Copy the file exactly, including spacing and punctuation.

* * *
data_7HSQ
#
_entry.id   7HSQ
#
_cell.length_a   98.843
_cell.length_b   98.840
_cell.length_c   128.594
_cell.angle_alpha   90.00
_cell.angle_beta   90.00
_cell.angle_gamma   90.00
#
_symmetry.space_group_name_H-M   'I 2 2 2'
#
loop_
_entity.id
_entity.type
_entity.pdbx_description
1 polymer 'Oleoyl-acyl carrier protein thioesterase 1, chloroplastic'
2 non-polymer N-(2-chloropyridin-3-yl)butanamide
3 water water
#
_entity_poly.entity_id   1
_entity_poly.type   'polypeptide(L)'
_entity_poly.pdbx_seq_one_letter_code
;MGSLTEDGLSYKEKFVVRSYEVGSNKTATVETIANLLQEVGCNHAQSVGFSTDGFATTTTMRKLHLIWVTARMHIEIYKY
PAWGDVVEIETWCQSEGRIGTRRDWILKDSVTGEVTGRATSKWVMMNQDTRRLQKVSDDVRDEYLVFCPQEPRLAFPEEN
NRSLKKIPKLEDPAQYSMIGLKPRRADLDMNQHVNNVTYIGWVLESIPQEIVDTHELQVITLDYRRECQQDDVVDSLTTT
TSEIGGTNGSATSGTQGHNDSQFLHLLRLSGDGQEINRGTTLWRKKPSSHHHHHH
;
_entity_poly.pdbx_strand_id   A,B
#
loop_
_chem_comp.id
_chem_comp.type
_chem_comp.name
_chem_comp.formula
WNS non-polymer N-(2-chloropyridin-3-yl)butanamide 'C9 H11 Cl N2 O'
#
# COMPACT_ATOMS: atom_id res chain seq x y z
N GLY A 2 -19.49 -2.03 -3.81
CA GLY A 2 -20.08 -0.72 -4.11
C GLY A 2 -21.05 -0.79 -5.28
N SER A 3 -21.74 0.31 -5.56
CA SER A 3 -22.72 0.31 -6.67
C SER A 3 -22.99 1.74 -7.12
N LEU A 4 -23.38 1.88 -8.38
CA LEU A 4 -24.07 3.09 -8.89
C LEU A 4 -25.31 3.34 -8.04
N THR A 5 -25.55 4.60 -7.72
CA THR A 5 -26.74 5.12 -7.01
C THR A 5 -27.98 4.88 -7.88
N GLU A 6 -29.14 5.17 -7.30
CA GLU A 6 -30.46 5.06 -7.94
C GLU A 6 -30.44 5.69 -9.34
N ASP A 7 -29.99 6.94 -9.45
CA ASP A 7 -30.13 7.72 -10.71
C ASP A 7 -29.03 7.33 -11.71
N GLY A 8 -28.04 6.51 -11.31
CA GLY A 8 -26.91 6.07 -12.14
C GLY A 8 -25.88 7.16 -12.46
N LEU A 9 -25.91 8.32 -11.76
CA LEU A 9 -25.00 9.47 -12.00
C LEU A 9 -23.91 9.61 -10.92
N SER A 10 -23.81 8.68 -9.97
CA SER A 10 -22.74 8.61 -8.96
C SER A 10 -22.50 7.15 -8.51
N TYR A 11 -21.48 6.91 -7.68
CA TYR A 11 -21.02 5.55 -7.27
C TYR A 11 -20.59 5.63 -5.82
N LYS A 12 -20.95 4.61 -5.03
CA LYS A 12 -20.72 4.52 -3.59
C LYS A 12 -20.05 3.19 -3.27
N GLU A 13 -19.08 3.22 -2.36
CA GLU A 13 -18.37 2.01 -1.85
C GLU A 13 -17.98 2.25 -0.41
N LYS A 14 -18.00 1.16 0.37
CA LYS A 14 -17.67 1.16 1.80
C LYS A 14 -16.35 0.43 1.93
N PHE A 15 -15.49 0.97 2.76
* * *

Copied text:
data_7HSQ
#
_entry.id   7HSQ
#
_cell.length_a   98.843
_cell.length_b   98.840
_cell.length_c   128.594
_cell.angle_alpha   90.00
_cell.angle_beta   90.00
_cell.angle_gamma   90.00
#
_symmetry.space_group_name_H-M   'I 2 2 2'
#
loop_
_entity.id
_entity.type
_entity.pdbx_description
1 polymer 'Oleoyl-acyl carrier protein thioesterase 1, chloroplastic'
2 non-polymer N-(2-chloropyridin-3-yl)butanamide
3 water water
#
_entity_poly.entity_id   1
_entity_poly.type   'polypeptide(L)'
_entity_poly.pdbx_seq_one_letter_code
;MGSLTEDGLSYKEKFVVRSYEVGSNKTATVETIANLLQEVGCNHAQSVGFSTDGFATTTTMRKLHLIWVTARMHIEIYKY
PAWGDVVEIETWCQSEGRIGTRRDWILKDSVTGEVTGRATSKWVMMNQDTRRLQKVSDDVRDEYLVFCPQEPRLAFPEEN
NRSLKKIPKLEDPAQYSMIGLKPRRADLDMNQHVNNVTYIGWVLESIPQEIVDTHELQVITLDYRRECQQDDVVDSLTTT
TSEIGGTNGSATSGTQGHNDSQFLHLLRLSGDGQEINRGTTLWRKKPSSHHHHHH
;
_entity_poly.pdbx_strand_id   A,B
#
loop_
_chem_comp.id
_chem_comp.type
_chem_comp.name
_chem_comp.formula
WNS non-polymer N-(2-chloropyridin-3-yl)butanamide 'C9 H11 Cl N2 O'
#
# COMPACT_ATOMS: atom_id res chain seq x y z
N GLY A 2 -19.49 -2.03 -3.81
CA GLY A 2 -20.08 -0.72 -4.11
C GLY A 2 -21.05 -0.79 -5.28
N SER A 3 -21.74 0.31 -5.56
CA SER A 3 -22.72 0.31 -6.67
C SER A 3 -22.99 1.74 -7.12
N LEU A 4 -23.38 1.88 -8.38
CA LEU A 4 -24.07 3.09 -8.89
C LEU A 4 -25.31 3.34 -8.04
N THR A 5 -25.55 4.60 -7.72
CA THR A 5 -26.74 5.12 -7.01
C THR A 5 -27.98 4.88 -7.88
N GLU A 6 -29.14 5.17 -7.30
CA GLU A 6 -30.46 5.06 -7.94
C GLU A 6 -30.44 5.69 -9.34
N ASP A 7 -29.99 6.94 -9.45
CA ASP A 7 -30.13 7.72 -10.71
C ASP A 7 -29.03 7.33 -11.71
N GLY A 8 -28.04 6.51 -11.31
CA GLY A 8 -26.91 6.07 -12.14
C GLY A 8 -25.88 7.16 -12.46
N LEU A 9 -25.91 8.32 -11.76
CA LEU A 9 -25.00 9.47 -12.00
C LEU A 9 -23.91 9.61 -10.92
N SER A 10 -23.81 8.68 -9.97
CA SER A 10 -22.74 8.61 -8.96
C SER A 10 -22.50 7.15 -8.51
N TYR A 11 -21.48 6.91 -7.68
CA TYR A 11 -21.02 5.55 -7.27
C TYR A 11 -20.59 5.63 -5.82
N LYS A 12 -20.95 4.61 -5.03
CA LYS A 12 -20.72 4.52 -3.59
C LYS A 12 -20.05 3.19 -3.27
N GLU A 13 -19.08 3.22 -2.36
CA GLU A 13 -18.37 2.01 -1.85
C GLU A 13 -17.98 2.25 -0.41
N LYS A 14 -18.00 1.16 0.37
CA LYS A 14 -17.67 1.16 1.80
C LYS A 14 -16.35 0.43 1.93
N PHE A 15 -15.49 0.97 2.76